This is AU. The extent to which it is AU will be revealed later. The only hint that I'll drop is that I've received a few requests to write a fic with this premise when I've mentioned it.

Something that crops up in all of my Rockman 'verses is that they are AU in the sense of things being more logical and characters being less stupid. For instance, I doubt that the first reploid would have been built to look as threatening as Sigma eventually became, as head of the Irregular Hunters. It would make sense to give reploids a basic template, like X, that could be easily be upgraded into other forms. Until the wars started in earnest, and complete redesigns were a costly luxury so it made sense for people to be purpose-built for their 'destined career…'

References to Day of Sigma OVA, which can be found on youtube, by the way. Definitely worth watching for a lot of character dynamic stuff. Aww, Zero crushing on Sigma…

Disclaimer: I don't own Rock/Megaman, X or not, in any forms, or any relatives or related properties thereof. Capcom and the legal owners do.

X remembered how lost, how terrified he'd been when he was woken up. He hadn't expected anything like what he'd found. He'd thought his family would be there, and instead?

At least Sigma's database was, well, current. He would know who they were, where this was, what was going on, and so on, but this was the first reploid they'd built. X couldn't help but be worried about him.

This era's best parts were so clunky, so inefficient: they had X's plans, they just didn't have the chips or the infrastructure to start building the tools to make the tools to make anything like his components. They were using X's nanites, a sort of 'starter' set they'd managed to remove most of the personality ones from (or rather, they'd removed themselves), and hopefully his systems would be able to adapt.

Dr. Light had built X to be able to adapt to anything and remain himself, so he could only hope. Hope that the chips and nanites would be able to integrate. Hope that Sigma would live instead of dying of compatibility problems and cascading errors.

Hope that this first child would be okay, despite everything X could not do for him.

This was a historic moment, Dr. Cain knew. The moment when the first reploid, the first replica android, opened his eyes should have spectators and cameras. Proper procedure hadn't really been followed when X had been unearthed, they'd been too excited (and this was a trapped person, not just a clay pot or something), but at least there had been a camera.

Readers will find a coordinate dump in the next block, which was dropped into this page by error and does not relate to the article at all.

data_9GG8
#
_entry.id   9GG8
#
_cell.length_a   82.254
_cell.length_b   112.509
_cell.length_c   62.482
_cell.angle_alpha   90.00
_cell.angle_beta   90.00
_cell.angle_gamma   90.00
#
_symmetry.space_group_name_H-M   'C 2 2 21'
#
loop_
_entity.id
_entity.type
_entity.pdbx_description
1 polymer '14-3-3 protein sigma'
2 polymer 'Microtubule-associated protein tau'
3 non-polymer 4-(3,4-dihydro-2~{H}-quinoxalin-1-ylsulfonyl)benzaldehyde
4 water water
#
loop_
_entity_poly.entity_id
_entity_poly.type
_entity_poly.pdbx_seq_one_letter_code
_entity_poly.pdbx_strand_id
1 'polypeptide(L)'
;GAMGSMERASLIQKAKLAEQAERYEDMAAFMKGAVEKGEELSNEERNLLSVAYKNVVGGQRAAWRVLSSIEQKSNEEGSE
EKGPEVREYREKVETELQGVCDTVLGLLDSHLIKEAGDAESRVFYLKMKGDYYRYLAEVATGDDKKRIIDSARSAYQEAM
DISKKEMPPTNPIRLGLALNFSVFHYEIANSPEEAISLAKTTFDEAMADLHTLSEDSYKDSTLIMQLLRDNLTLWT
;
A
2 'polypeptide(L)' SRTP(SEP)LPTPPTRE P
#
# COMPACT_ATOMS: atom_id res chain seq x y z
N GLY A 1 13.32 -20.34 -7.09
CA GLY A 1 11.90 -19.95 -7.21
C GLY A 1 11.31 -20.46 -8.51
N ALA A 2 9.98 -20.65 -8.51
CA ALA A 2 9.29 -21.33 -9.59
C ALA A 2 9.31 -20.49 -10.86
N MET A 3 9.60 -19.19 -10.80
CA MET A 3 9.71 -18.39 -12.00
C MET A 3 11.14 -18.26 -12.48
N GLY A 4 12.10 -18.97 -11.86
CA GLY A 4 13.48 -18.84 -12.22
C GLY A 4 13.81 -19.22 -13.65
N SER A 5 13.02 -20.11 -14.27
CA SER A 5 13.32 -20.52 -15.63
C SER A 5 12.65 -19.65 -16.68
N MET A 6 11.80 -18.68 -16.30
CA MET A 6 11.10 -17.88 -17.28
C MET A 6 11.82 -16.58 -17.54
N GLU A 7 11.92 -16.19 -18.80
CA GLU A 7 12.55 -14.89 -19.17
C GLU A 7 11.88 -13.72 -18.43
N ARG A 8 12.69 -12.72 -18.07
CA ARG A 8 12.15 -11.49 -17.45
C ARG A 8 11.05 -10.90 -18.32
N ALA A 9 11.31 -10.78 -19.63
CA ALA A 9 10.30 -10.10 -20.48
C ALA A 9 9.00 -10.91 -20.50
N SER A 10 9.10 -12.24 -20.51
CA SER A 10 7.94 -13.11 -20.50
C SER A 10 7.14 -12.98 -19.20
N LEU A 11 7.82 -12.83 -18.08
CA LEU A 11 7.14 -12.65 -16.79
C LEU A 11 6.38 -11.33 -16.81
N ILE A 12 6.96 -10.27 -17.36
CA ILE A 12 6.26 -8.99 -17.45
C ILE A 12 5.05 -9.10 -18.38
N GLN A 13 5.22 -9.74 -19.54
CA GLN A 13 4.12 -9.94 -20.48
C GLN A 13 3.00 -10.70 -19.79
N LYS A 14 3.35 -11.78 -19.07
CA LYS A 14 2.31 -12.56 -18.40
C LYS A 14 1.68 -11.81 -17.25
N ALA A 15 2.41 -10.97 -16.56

There were all sorts of monitoring devices, to check Sigma's health, and Dr. Cain was watching them closely, but there weren't spectators, government officials or otherwise.

X had asked for that, quietly, and no one had been able to deny him. Not when he was the last child of Dr. Light. Not when this was his child. Not when he was placing the lives of other children in their hands, by being willing to spread this technology and let reploids be built at other people's factories.

Reploids would save countless human lives. It was only right to begin as they meant to go on, by showing them the respect they would surely earn, treating them with the compassion fellow sentient beings deserved.

The first reploid's first moments might be awkward, as his bastardized systems tried to operate. Something might go wrong and he might die.

That was why X was hesitating to turn him on, Dr. Cain knew.

He was nervous too. He was the one with the contacts, with the knowledge of today's technology, needed to get the parts. Or at least try to have them built as well as they could be. If something was going to fail today, it would be his responsibility. Not his fault, he'd done the best he could, but that wouldn't matter to a dead body. A dead child.

X was trying to gather himself, be ready for disappointment, and Dr. Cain didn't begrudge him that. Not when he needed it, too.

Finally, X hit the button for startup, and sat on the rim of the capsule when it opened, putting his hand on the reploid's forehead.

"Wake up?"

He somehow knew that careful, coaxing voice. It wasn't a command, just a request, the whisper carrying threads of concern and a desire for him not to press himself.

It was an odd feeling to have someone else query his diagnostic readings, and he thought that it was probably silly of him to think that things were odd when he didn't have any context at all. He queried them too, since the other person was worried, maybe he should be worried too because of that, and they were his diagnostics. His system regulator nanites pushed the foreigners away from those interfaces.

"I'm sorry, I didn't mean to pry." Instead of being hurt the other person felt fond. Almost proud of him. Because he was sticking up for himself? "They're your systems. This is your body, your life."

He could feel the other person's happiness at that.

It was… nice. He didn't mind them doing things, not as long as they asked first. As long as they cared. "Alright," he tried to say back, and was annoyed when it didn't work.

"It might be a good idea to activate your sensory systems one at a time, so you can make sure you don't have any problems integrating the data – I'm sorry, I'm trying to do your job for you again, aren't I." Recently-activated sound sensors identified an incoming noise as quiet laughter. "Don't do anything you don't think is a good idea on my account, but when you can, open your eyes? Dr. Cain would like to meet you, too."

Who was that, he wanted to ask, and wondered why that just wouldn't work. There was supposed to be another way to talk, the main way, but it involved generating complex waveforms and looked more than a little daunting.